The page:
Radionuclide transport and logistics

In May 2022, PRISMAP work package 9 (WP9-transport and logistics) published a report, which describes and outlines the existing rules and means of transport (primarily air and road) and how these rules and their implementation induces important constraints on the optimal distribution of novel radionuclides within the network. Based on input from the project partners and the analysis of the most urgent transportation needs arising from the first round of user projects, the report describes important bottlenecks for the efficient and reliable transport of novel PRISMAP radionuclides.

The medical use of open radioactive sources (radioactive material) for diagnosis and therapy has traditionally relied heavily on transport of the radionuclide and/or the relevant radioactive compound from the point of production (typically reactors or accelerators) to the point of use (typically departments of nuclear medicine in major hospitals). Over decades, a specialized transportation system has been developed by the radionuclide and radiopharmaceutical industry, but it has proven difficult for the specialized producers of the novel PRISMAP radionuclides to utilize such distribution channels effectively.

In the report, the present and future needs (including the mass separation steps) and the perceived shortcomings of existing transport channels are highlighted. The aim of this report is to establish a commonly useful transportation system for air and road transport of radioactivity between partners together with the establishment of a common, easily applicable set of rules and guidelines allowing the easy and swift transport within Europe of non-standard, developmental, preclinical and early clinical radionuclides, thus resulting in a faster and more efficient shipping process across the consortium and to the end-users of the research community.

The report highlighted that all the day-1 radionuclide production facilities already have experience with the transport of radioactive materials (type A and type B), and they can by existing methods reach the PRISMAP medical facilities more or less rapidly. The problems at present mainly lie with the short-lived isotopes with half-lives under 1 day. Here, even conventional air transport has led to significant, perhaps even prohibitive decay losses, because of the combined delays in the connecting road transports and the now necessary check-in/check-out procedures. An additional problem arises from the vulnerability of such transports to delays far beyond the planned time. Reasons can be attributed to: road congestion, airport congestion, delays in dangerous goods clearing, denied or delayed boarding of the radioactive transports to passenger planes (where airlines will often prioritize differently from our PRISMAP needs), cancelled flights, and bad weather. It was deduced that some of the delays could in some part be prevented by better procedures and better contact and understanding between the shipping laboratories and the carriers.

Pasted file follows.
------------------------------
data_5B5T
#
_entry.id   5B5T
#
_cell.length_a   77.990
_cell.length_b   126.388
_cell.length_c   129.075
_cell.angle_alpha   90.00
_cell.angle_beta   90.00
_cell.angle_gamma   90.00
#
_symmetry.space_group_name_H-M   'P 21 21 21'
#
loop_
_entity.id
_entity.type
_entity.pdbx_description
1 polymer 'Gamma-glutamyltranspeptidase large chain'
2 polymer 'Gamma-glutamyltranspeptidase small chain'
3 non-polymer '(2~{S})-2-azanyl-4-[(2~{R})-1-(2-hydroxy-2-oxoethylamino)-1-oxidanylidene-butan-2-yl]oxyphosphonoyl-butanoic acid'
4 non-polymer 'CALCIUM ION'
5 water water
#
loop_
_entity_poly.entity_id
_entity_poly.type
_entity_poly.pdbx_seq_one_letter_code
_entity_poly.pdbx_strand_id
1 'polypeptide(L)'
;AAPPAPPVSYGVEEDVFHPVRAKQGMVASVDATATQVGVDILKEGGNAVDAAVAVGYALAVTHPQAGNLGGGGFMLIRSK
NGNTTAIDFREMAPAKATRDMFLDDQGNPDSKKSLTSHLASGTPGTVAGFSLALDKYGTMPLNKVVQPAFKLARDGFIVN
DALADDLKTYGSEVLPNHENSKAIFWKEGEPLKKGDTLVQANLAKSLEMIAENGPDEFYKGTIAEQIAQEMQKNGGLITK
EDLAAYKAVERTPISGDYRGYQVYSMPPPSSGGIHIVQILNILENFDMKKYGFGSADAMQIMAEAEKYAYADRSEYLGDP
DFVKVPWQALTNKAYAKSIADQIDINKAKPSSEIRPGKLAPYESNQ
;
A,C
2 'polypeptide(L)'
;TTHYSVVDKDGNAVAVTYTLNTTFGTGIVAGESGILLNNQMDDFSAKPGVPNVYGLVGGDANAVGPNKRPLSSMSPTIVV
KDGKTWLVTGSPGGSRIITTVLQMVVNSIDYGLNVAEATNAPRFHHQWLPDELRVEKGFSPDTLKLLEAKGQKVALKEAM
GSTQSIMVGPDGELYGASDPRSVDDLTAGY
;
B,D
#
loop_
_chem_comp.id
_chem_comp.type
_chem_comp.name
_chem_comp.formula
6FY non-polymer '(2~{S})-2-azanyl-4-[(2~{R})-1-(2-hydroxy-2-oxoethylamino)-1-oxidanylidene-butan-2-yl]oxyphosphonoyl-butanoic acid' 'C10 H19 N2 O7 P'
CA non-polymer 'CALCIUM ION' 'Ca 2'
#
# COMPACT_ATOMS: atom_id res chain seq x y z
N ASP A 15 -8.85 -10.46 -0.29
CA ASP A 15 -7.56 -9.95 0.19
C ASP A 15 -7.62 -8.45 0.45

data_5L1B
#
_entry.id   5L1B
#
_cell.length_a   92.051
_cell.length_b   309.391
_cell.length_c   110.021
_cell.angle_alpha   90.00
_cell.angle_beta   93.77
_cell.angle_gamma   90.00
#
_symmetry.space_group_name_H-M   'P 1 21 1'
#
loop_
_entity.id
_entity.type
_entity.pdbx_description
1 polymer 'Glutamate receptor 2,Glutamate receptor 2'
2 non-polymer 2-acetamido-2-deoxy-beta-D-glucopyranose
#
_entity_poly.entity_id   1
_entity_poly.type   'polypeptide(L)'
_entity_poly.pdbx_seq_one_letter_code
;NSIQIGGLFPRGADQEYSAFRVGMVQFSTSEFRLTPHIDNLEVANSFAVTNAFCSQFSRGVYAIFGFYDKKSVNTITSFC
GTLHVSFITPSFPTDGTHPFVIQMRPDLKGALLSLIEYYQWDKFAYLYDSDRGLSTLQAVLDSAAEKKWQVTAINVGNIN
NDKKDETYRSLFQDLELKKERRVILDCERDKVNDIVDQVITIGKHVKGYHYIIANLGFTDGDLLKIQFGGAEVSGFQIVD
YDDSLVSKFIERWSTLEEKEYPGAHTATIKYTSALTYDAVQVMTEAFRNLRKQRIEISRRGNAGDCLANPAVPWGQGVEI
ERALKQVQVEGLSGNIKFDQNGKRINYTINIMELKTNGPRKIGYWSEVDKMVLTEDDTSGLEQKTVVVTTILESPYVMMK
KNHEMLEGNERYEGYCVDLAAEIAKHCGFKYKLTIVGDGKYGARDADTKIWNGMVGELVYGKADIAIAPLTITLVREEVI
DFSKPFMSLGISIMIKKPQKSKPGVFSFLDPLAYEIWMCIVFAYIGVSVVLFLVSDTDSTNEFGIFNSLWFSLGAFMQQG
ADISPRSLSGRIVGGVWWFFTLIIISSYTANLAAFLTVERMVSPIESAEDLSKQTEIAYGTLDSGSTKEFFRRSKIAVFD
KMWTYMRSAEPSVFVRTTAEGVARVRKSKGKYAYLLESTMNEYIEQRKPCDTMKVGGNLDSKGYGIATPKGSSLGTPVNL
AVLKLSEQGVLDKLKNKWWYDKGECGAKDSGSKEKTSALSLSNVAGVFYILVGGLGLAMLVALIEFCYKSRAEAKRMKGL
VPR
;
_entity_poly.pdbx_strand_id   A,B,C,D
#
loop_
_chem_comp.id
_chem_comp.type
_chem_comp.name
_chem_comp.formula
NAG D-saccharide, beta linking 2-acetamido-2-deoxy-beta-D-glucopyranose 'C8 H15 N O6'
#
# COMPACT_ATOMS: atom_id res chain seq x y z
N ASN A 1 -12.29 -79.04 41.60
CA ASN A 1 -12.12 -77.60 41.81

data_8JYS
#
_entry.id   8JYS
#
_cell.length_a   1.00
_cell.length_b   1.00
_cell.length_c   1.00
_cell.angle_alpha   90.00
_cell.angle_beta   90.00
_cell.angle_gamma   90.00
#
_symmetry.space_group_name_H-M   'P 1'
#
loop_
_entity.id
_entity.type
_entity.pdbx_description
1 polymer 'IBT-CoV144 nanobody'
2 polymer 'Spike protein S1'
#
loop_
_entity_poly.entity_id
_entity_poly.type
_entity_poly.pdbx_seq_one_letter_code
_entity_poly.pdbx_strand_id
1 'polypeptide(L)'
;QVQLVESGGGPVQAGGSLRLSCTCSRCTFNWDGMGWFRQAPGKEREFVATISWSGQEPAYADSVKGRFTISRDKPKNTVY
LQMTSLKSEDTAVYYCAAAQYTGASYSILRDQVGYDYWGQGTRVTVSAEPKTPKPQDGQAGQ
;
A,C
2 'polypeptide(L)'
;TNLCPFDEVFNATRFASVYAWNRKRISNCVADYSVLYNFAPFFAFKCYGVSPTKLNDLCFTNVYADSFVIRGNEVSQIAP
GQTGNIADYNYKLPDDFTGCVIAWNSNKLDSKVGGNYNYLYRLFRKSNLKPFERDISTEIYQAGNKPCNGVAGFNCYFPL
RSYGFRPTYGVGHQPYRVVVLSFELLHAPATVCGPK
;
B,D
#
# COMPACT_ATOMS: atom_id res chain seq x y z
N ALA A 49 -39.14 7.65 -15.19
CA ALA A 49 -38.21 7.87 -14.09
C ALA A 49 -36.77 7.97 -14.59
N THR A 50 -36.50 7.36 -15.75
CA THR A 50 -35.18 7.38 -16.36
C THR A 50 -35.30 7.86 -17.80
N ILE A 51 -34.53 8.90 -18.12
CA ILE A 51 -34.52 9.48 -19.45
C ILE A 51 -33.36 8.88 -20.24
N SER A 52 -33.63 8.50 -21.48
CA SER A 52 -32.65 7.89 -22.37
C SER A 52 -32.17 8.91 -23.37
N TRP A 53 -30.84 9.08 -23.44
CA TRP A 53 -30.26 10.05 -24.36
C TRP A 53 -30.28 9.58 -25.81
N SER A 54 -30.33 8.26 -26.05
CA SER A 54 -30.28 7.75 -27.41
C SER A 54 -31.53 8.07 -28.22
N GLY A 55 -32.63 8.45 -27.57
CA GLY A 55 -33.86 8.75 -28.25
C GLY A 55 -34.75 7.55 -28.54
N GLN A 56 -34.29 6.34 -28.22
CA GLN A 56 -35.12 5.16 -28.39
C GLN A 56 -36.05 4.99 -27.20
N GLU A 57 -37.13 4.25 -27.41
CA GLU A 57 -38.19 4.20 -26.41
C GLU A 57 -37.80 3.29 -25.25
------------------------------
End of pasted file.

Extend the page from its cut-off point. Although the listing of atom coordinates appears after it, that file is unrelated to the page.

Based on the first PRISMAP user project requests received, we have analysed the challenges and provided solutions to the delivery plan of the required radionuclides in a timely manner. It was established that most radionuclide shipments for the first call of project requests could be delivered from the producer to the end-user faster through road transport than air transport. Subsequent PRISMAP user project requests will also be critically reviewed in a similar manner and advice will be provided accordingly.

Typical Type A package for shipping novel PRISMAP radionuclides

Going forward, it is the intention during PRISMAP to develop a set of simple-to-use packaging and shipping instructions that can help prevent common errors in preparing packages and shipping documents. Additional gains may be made through a dialogue with selected airlines that can commit to priority handling of our PRISMAP shipments. Similarly, it will be attempted to make existing international courier services interested in serving our needs. However, this will require both high-level business decisions in the courier sectors as well as time for implementation. If such schemes are to work, many drivers, handlers and cargo agents will need to be additionally trained in radioactive transports. However, none of the above proposals can solve all the time and reliability issues. Under this background, the possible use of small fixed-wing aircrafts for point-to-point services between local airports/airfields shall be further investigated. This will require a further clarification of rules and procedures for such small aircraft transports. Some of these steps will require the assistance from both the national and international regulators.

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